The main difference between Consolation and Comfort is that the Consolation is a psychological comforting after a trauma and Comfort is a sense of physical or psychological ease
Consolation, consolement, and solace are terms referring to psychological comfort given to someone who has suffered severe, upsetting loss, such as the death of a loved one. It is typically provided by expressing shared regret for that loss and highlighting the hope for positive events in the future. Consolation is an important topic arising in history, the arts, philosophy, and psychology.
In the field of medicine, consolation has been broadly described as follows:
Before and after fundamental medicine offers diagnoses, drugs, and surgery to those who suffer, it should offer consolation. Consolation is a gift. Consolation comforts when loss occurs or is inevitable. This comfort may be one person’s render loss more bearable by inviting some shift in belief about the point of living a life that includes suffering. Thus consolation implies a period of transition: a preparation for a time when the present suffering will have turned. Consolation promises that turning.
In some contexts, particularly in religious terminology, consolation is described as the opposite or counterpart to the experience of “desolation”, or complete loss.
Comfort (or being comfortable) is a sense of physical or psychological ease, often characterized as a lack of hardship. Persons who are lacking in comfort are uncomfortable, or experiencing discomfort. A degree of psychological comfort can be achieved by recreating experiences that are associated with pleasant memories, such as engaging in familiar activities, maintaining the presence of familiar objects, and consumption of comfort foods. Comfort is a particular concern in health care, as providing comfort to the sick and injured is one goal of healthcare, and can facilitate recovery. Persons who are surrounded with things that provide psychological comfort may be described as being “in their comfort zone”. Because of the personal nature of positive associations, psychological comfort is highly subjective.The use of “comfort” as a verb generally implies that the subject is in a state of pain, suffering or affliction, and requires alleviation from that state. Where the term is used to describe the support given to someone who has experienced a tragedy, the word is synonymous with consolation or solace. However, comfort is used much more broadly, as one can provide physical comfort to someone who is not in a position to be uncomfortable. For example, a person might sit in a chair without discomfort, but still find the addition of a pillow to the chair to increase their feeling of comfort. Something that provides this type of comfort, which does not seek to relieve hardship, can also be referred to as being “comfy”. Like certain other terms describing positive feelings or abstractions (hope, charity, chastity), comfort may also be used as a personal name.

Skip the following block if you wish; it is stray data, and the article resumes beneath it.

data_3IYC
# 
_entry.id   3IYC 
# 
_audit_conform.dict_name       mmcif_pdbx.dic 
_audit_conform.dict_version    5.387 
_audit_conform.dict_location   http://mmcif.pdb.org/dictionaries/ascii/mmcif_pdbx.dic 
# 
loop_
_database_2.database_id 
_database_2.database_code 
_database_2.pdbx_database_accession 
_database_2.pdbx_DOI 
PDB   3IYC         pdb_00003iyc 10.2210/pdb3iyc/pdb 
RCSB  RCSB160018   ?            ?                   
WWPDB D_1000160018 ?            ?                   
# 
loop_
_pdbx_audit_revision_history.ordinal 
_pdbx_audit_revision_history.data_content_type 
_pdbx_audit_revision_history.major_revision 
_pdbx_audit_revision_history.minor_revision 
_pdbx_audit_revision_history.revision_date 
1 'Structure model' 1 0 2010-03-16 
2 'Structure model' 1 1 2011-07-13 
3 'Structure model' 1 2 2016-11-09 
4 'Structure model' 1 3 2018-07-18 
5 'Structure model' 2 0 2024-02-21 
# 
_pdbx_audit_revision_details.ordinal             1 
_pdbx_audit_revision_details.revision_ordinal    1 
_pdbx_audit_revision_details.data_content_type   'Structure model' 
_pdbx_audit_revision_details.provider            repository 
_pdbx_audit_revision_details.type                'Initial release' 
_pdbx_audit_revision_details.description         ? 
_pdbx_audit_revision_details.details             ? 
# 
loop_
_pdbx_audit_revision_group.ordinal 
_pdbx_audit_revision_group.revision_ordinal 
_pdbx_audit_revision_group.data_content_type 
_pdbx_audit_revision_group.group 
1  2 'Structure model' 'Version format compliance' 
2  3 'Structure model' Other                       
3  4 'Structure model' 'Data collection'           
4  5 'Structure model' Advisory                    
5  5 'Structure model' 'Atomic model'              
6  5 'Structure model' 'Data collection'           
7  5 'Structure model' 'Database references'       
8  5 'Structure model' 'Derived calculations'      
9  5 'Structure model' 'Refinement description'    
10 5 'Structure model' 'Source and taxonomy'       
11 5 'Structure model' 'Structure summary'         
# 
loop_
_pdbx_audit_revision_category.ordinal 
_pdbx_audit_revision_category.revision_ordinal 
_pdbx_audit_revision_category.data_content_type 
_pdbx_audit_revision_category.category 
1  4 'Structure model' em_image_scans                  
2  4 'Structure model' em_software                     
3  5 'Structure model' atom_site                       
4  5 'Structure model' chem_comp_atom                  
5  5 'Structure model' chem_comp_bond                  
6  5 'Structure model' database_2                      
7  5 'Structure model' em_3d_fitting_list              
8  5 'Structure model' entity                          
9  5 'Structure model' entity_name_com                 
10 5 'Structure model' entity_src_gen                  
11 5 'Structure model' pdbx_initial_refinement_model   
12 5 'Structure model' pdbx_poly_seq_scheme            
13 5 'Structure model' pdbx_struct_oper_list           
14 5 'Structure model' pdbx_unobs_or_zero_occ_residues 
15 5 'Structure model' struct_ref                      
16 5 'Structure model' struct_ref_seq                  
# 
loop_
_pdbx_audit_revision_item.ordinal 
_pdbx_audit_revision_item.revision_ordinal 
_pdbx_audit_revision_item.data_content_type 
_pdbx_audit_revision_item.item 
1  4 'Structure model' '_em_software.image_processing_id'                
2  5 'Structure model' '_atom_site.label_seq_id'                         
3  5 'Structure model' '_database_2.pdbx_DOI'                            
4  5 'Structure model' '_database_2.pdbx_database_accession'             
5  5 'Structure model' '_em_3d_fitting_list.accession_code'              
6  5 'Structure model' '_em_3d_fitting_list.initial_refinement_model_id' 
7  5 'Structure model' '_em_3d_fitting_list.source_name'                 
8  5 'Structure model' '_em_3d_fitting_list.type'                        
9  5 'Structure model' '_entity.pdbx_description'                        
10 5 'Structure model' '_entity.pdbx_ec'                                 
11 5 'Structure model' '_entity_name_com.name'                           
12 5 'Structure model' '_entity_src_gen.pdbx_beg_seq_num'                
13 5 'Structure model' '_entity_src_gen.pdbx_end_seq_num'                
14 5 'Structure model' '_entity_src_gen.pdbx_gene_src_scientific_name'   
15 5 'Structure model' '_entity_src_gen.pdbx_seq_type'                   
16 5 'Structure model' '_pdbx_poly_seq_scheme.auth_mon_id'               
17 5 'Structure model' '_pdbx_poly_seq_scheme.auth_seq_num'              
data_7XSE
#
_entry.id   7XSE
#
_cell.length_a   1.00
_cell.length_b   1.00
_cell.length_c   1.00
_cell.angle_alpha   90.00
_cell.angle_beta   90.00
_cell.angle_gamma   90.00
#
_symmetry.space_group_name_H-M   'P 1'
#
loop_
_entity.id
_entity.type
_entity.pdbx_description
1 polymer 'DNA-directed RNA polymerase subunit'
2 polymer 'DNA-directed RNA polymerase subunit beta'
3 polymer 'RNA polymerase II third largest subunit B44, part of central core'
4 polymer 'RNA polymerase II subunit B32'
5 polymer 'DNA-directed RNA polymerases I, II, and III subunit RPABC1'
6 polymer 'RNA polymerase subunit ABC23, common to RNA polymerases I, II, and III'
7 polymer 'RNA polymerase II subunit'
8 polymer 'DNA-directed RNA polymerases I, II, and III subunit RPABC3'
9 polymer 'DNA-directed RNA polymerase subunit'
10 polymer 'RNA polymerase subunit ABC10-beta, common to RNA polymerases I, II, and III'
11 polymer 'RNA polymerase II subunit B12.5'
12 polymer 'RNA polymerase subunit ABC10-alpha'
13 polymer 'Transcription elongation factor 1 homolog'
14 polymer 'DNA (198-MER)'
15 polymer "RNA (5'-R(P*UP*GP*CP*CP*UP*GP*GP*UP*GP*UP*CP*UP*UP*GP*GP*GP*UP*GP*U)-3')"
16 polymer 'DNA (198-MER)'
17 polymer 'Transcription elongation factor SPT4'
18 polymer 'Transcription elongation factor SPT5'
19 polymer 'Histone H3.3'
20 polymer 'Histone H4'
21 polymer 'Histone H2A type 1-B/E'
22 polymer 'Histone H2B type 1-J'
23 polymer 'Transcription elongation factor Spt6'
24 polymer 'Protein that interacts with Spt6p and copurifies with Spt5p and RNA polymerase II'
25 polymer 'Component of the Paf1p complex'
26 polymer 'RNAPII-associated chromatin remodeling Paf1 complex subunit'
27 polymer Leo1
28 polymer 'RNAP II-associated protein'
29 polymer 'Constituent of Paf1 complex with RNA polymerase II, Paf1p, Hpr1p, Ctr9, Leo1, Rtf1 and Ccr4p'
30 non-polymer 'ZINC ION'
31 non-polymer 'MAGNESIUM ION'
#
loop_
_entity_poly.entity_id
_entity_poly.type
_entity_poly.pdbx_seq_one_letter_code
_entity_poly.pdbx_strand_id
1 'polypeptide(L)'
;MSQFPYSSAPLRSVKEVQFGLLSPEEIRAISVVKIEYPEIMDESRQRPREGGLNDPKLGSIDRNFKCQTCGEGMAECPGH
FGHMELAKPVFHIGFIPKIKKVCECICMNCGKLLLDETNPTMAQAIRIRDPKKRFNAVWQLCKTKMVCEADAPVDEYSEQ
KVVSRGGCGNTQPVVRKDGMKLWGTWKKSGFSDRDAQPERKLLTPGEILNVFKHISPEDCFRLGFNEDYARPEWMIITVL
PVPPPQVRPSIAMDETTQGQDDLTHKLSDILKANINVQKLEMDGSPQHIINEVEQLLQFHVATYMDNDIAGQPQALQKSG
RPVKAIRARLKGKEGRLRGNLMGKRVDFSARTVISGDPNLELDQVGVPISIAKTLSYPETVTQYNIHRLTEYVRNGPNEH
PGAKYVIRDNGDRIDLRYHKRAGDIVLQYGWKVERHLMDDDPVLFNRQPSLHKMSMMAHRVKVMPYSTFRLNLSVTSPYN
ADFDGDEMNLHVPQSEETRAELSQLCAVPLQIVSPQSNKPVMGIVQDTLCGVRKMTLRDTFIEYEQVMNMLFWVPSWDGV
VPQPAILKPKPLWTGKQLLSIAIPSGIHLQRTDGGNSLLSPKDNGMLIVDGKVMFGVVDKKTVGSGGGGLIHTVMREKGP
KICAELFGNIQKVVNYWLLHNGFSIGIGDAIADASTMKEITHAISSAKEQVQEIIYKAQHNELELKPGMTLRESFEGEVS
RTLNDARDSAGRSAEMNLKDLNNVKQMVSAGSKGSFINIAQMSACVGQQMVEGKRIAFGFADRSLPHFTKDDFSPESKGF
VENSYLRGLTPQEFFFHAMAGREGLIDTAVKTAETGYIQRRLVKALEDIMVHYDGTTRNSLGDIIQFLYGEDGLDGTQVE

The act of consoling.
The prize or benefit for the loser.
A consolation goal.
“Sleep in comfort with our new mattress.”
Something that offers comfort.
“the comforts of home”
A consolation; something relieving suffering or worry.
“We still have the spare tire? That’s a comfort at least.”
A cause of relief or satisfaction.
“The outcome of the peace negotiations in Moscow in 1940 was a heavy blow to the young nation, but in the same time a great comfort: at least the independency was preserved.”
To relieve the distress or suffering of; to provide comfort to.
“Rob comforted Aaron because he was lost and very sad.”
To make comfortable. en
To make strong; to invigorate; to fortify; to corroborate.
To assist or help; to aid.